Personally, I believe education should be provided to everyone so that they can achieve their potential and not simply to provide a workforce.

The continued under funding of the education system across multiple governments has been detrimental. Our young people are telling us that they have mental health concerns, and we continue to test them, we need to offer a more accurate reflection of their learning and listen to their concerns.

These past two years’ schools have been asked to provide a Centre Assessed Grade for each pupil in absence of traditional GCSE’s. There is no logical reason that this could not continue as there are both internal and external audits to ensure that schools are following the same guidance criteria and, like in their GCSE’s, there is an appeal process if a student feels that they were not awarded the correct grade.

I am the product of a grammar school education, but I do not believe that they are always best placed to educate all students. I also understand that many people I know are advocates for grammar schools, many I call friends, but I will continue to advocate for change.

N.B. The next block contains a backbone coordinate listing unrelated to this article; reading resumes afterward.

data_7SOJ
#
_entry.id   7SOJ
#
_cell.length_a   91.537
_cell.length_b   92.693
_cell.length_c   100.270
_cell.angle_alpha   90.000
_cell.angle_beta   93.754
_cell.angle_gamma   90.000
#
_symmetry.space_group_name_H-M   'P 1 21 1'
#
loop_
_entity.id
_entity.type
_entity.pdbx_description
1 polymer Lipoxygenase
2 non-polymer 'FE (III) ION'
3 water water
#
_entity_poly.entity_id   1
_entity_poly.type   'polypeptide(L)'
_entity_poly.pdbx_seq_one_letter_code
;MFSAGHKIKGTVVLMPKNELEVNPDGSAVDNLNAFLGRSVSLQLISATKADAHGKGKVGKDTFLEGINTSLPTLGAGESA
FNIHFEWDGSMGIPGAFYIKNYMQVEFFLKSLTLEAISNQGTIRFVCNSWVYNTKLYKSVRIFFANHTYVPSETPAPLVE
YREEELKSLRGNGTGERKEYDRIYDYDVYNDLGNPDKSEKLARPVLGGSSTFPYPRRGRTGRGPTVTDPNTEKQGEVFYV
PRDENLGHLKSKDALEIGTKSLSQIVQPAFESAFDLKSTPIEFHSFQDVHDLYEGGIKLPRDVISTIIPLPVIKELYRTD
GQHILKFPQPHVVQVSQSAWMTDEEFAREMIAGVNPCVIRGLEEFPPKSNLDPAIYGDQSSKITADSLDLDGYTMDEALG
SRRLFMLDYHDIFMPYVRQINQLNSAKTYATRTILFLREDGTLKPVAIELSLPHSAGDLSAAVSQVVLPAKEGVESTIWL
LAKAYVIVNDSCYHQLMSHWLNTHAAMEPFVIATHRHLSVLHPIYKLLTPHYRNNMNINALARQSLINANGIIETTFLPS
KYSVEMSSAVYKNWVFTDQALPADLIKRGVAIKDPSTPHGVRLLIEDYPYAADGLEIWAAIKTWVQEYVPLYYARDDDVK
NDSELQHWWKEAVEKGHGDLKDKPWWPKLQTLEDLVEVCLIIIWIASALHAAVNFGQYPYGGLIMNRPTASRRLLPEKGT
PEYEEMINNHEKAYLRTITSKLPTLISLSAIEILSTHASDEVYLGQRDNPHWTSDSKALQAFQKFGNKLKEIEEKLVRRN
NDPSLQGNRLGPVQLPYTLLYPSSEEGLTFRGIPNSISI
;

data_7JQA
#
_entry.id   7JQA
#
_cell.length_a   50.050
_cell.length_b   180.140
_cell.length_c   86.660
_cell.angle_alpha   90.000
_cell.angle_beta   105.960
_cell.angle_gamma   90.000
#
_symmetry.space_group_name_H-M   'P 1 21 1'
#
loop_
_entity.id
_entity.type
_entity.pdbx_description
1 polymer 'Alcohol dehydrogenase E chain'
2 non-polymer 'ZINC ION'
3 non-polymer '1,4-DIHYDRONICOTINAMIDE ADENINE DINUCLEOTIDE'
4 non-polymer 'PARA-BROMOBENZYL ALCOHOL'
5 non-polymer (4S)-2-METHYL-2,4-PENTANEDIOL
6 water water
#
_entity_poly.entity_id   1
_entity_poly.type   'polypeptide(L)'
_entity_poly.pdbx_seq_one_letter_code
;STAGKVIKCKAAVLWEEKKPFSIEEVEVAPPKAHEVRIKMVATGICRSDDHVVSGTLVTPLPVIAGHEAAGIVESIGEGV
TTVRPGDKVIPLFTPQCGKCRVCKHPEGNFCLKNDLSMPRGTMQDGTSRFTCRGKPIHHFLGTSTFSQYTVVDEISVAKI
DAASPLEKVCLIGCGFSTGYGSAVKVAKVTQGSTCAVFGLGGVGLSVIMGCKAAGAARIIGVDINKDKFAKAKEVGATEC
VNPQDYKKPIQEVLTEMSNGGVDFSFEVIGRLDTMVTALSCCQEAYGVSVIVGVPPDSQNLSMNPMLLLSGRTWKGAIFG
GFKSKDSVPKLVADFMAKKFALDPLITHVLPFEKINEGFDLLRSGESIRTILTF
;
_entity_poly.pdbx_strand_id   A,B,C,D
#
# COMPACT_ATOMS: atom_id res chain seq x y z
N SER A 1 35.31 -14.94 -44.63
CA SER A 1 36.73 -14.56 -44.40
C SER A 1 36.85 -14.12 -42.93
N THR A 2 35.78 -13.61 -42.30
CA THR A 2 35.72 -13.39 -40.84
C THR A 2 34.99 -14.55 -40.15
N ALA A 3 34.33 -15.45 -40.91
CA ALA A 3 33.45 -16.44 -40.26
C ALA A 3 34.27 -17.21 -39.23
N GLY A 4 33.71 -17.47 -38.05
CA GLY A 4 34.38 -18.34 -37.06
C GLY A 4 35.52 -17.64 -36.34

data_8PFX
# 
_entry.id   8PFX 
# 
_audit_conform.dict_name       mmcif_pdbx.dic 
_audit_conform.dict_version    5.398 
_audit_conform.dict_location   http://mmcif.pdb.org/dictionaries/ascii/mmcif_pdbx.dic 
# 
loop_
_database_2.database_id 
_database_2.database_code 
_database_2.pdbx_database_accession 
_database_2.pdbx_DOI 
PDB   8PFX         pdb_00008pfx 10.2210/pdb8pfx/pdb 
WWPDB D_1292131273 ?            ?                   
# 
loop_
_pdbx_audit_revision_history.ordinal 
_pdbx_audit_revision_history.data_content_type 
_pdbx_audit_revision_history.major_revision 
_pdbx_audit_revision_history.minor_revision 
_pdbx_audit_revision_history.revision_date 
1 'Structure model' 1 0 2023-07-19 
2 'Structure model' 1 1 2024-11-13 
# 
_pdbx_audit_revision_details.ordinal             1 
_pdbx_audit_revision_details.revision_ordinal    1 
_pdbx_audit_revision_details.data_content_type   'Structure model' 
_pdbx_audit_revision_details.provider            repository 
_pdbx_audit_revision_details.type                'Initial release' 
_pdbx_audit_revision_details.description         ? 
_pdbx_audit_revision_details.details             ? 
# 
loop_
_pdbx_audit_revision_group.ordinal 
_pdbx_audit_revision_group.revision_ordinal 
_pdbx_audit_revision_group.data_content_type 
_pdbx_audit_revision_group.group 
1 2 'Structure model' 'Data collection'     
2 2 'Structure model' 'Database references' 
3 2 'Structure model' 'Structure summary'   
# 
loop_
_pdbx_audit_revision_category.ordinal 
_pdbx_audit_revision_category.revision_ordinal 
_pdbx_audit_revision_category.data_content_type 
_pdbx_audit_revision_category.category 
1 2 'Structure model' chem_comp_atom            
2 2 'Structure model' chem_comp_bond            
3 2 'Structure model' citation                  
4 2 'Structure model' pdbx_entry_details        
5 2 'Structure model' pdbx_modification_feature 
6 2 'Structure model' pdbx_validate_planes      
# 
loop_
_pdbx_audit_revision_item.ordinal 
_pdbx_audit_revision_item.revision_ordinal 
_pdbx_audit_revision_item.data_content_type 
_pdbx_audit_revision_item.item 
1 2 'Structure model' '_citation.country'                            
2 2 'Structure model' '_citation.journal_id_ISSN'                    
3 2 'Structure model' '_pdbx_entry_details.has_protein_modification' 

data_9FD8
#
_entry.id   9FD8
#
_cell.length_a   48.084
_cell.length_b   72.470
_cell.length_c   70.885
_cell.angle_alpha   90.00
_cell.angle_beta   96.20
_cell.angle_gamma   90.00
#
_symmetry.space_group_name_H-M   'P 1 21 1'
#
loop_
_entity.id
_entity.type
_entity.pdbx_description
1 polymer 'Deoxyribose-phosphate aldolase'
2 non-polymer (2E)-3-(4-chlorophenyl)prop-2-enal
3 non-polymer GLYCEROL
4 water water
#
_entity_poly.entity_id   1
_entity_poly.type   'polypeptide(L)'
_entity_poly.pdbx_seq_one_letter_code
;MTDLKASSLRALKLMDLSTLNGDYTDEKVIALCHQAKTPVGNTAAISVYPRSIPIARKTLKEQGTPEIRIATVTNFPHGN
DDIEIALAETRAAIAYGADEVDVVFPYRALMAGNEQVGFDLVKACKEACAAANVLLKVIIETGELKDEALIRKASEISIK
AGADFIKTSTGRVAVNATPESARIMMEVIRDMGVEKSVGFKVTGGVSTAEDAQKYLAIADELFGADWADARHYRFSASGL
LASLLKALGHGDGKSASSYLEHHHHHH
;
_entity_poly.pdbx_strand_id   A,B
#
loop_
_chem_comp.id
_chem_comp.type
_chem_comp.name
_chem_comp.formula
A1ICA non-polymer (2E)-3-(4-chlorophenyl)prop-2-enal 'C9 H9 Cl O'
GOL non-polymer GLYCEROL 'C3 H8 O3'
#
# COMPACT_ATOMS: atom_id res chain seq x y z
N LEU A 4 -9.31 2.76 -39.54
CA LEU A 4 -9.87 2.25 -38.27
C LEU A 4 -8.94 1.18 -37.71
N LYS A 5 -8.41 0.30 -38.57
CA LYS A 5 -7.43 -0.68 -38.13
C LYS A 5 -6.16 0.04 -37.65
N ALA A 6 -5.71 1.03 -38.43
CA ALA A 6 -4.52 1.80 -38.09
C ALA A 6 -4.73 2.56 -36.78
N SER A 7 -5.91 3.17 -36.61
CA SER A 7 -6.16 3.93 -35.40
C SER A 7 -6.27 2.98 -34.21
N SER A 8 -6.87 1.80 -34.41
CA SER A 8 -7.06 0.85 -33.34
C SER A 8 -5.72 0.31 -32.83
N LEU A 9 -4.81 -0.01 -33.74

The Education Authority, Northern Ireland Executive and Westminster government should;

  1. Halt any uplifts to schools that do not include impact reports on the affected schools in their areas
  2. Transition to one public education system in Northern Ireland
  3. Investigate the role of traditional exams in contemporary society
  4. Assess the level of funding required to ensure adequacy within education provisions

Politicians will soon be canvassing again, looking for your vote. With these above policy recommendations, I urge all stakeholders and community members to continue to advocate for the change that is needed in our education system. Our education system could be world leading if only we could be brave enough to make the changes necessary.

By Emma Shaw